Purchasing Power Parity is also know in quite a few currency pairs.

There are various aspects of lifestyle that are different. Hence comparison for like to like becomes difficult ... hence broad, and what to adjust to becomes opinion ...

A relevant example my friend in US had a Independent Bungalow in US. It was with Basement and attic, 2 levels of living space with 4 bedroom. He shifted to India and got a great salary compared to normal Indian salary. However this kind of house in India in Bangalore would be affordable only to CEO's of top companies. So is living in a 3 room apartment fine? There are multiple such aspects.

Drinking a Starbucks coffee couple of times a day is routine for quite a few in US. In India this would be considered luxury.

When I was in US, I couldn't afford a maid, driver or any help. In India I have 2 maids, a cooking maid and a driver. Plus I get plumber, electrician, window cleaner, and all the help without costing me much. Things that I absolutely can't dream in US.

Plus there is traffic, cleanliness, climate, culture, etc ...

All these aspects are very different.

A research assistant in India is poorly paid, because colleges don't have funds. Research in fundamental science is quite low. Industry to university linkages are primitive and now where close to what we have in US.

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    I think your answer above would be a good answer to the original question: "Yes, there exists a measure [...] but here's why it is a poor measure: [...]" Commented Sep 1, 2016 at 12:47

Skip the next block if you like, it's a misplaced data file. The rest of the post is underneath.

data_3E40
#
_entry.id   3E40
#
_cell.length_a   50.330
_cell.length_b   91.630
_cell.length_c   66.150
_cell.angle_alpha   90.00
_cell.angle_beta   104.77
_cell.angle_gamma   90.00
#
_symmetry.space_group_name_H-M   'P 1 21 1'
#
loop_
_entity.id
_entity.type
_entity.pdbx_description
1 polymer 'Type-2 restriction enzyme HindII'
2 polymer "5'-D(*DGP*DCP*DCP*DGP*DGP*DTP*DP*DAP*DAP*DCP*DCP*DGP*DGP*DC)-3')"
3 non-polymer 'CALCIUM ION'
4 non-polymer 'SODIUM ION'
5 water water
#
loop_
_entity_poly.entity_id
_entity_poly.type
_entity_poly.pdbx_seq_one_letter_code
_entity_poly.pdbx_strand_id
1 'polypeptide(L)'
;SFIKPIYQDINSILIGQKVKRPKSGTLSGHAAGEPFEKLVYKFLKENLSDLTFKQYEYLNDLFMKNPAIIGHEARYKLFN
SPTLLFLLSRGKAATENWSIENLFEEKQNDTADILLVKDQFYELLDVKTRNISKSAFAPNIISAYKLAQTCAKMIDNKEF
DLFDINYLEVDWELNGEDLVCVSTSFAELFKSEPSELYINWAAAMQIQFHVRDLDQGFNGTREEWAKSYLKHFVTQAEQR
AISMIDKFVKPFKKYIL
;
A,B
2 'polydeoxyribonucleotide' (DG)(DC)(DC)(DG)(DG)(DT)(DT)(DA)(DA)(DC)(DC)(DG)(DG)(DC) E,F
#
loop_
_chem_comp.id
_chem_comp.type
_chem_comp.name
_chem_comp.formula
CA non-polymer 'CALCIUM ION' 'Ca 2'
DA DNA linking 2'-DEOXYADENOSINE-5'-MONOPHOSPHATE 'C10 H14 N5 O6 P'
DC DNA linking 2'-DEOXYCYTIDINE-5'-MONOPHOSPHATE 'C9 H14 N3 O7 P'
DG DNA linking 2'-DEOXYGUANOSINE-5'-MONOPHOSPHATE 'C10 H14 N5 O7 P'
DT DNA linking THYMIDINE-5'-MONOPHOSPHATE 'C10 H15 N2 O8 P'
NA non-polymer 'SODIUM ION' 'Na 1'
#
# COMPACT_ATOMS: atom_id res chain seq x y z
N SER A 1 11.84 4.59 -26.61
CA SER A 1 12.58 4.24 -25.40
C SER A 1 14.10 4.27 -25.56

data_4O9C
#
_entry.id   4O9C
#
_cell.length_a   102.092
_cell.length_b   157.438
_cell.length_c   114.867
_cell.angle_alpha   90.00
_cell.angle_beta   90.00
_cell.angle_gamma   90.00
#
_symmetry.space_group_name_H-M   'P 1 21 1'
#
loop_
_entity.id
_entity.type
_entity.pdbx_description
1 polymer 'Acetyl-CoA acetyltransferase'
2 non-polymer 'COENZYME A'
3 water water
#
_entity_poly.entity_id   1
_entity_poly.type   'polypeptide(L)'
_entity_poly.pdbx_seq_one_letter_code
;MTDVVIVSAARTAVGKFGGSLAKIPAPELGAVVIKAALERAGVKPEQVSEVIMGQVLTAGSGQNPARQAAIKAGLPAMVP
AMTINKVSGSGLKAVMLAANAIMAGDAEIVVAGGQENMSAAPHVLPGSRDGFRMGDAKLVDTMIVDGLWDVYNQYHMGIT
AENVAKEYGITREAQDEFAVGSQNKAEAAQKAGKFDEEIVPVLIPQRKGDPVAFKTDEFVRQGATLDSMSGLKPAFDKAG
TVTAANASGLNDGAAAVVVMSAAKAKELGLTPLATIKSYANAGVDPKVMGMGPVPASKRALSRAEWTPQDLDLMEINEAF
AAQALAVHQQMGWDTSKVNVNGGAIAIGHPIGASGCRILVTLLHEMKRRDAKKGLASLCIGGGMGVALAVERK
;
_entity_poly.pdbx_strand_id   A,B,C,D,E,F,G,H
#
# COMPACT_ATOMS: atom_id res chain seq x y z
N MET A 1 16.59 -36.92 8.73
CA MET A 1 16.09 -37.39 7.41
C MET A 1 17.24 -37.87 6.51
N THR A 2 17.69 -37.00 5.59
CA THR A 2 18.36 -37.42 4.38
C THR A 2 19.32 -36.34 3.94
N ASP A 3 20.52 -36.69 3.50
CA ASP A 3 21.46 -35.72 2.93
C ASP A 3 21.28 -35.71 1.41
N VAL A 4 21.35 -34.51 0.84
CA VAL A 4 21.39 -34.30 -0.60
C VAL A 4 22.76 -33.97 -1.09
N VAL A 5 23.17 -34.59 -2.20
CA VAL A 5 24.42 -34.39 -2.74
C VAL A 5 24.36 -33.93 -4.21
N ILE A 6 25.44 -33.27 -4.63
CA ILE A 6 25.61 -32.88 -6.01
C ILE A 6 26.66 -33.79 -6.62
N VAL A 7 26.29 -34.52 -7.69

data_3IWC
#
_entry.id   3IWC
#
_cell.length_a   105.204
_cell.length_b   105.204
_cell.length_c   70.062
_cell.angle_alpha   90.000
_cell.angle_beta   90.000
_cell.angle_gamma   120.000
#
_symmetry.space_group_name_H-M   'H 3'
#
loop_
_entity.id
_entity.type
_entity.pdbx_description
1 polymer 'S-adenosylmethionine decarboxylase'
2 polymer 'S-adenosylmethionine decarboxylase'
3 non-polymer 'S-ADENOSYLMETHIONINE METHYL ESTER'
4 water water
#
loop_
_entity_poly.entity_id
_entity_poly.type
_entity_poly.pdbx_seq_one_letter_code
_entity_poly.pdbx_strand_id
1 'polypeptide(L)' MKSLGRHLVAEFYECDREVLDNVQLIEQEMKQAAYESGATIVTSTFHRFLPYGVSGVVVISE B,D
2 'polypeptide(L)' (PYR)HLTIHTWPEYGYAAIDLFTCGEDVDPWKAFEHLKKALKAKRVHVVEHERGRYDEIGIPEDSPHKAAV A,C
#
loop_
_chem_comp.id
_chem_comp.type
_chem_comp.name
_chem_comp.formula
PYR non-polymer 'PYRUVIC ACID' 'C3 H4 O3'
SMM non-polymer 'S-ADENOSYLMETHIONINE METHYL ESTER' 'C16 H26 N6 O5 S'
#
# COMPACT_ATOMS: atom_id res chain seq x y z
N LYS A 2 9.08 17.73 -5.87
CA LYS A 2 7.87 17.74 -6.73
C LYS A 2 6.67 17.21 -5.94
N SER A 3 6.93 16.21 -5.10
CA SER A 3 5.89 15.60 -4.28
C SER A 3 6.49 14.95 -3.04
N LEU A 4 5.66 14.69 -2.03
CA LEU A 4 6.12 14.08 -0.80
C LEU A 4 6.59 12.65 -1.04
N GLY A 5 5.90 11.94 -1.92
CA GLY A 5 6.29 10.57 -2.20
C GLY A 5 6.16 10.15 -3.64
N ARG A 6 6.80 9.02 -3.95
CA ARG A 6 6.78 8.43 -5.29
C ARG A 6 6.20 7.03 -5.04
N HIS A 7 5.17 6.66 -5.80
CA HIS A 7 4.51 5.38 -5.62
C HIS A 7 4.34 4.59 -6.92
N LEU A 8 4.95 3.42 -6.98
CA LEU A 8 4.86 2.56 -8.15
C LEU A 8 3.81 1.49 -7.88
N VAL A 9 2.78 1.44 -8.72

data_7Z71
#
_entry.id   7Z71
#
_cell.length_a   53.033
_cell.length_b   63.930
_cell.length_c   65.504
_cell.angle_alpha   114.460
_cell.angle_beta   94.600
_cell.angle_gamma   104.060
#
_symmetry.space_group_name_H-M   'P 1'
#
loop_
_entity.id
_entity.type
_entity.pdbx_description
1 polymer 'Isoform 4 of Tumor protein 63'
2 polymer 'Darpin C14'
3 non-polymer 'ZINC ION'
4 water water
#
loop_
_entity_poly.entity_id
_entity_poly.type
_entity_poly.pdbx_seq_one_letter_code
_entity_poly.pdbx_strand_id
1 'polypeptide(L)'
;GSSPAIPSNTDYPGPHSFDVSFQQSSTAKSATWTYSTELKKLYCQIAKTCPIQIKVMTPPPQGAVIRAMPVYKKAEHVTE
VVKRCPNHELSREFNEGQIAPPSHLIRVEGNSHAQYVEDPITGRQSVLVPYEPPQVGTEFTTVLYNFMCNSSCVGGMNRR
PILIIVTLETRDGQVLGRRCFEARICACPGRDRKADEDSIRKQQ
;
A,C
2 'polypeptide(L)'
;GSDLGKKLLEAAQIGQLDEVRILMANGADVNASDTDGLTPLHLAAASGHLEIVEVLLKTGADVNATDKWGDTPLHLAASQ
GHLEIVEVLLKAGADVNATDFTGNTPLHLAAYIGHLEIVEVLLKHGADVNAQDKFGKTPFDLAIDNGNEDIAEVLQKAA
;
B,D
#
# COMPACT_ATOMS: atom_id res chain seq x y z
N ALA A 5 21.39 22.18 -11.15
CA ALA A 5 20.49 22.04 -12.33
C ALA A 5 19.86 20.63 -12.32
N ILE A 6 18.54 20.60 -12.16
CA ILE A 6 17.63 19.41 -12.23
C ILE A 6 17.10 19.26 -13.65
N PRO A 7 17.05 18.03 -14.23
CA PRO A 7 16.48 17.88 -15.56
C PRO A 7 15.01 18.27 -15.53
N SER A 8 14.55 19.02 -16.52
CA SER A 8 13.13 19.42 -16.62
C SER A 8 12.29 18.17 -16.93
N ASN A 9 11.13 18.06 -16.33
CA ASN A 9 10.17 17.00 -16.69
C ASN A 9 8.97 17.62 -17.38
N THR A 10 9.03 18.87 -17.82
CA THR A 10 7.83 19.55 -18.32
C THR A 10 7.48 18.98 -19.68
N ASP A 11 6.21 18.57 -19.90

• @ChrisW.Rea ... I could if the question gets reopened. However I would be more inclined if the Question was phrased more like "What factors should one consider" when making such a decision. I can't seem to find, but there were couple of such questions. Earn in US retire in 3rd world country.
    – Dheer
    Commented Sep 1, 2016 at 16:12
  • It's been reopened. :) Commented Sep 1, 2016 at 19:58
  • Your point is valid, and applies significantly in comparing disparate countries and cultures. However, your example is a perfect one to demonstrate why it is important to investigate cost of living and standard of living in a destination when deciding whether to move there. The answer is, if you want to stay in a 4 bedroom, 2 bath, separate house in India it costs significantly more, affecting the apparent difference in cost of living.
    – Xalorous
    Commented Sep 2, 2016 at 22:16

My problem with this question is that since exchange rates and inflation and public services and such are continuously changing, specific advice would become obsolete quickly.

A question about how to perform this kind of analysis and known hazards/assumptions would have better longevity.

  • Doesn't the question fulfil those criteria? It's asking about a general measure, not the current situation. Commented Sep 3, 2016 at 9:06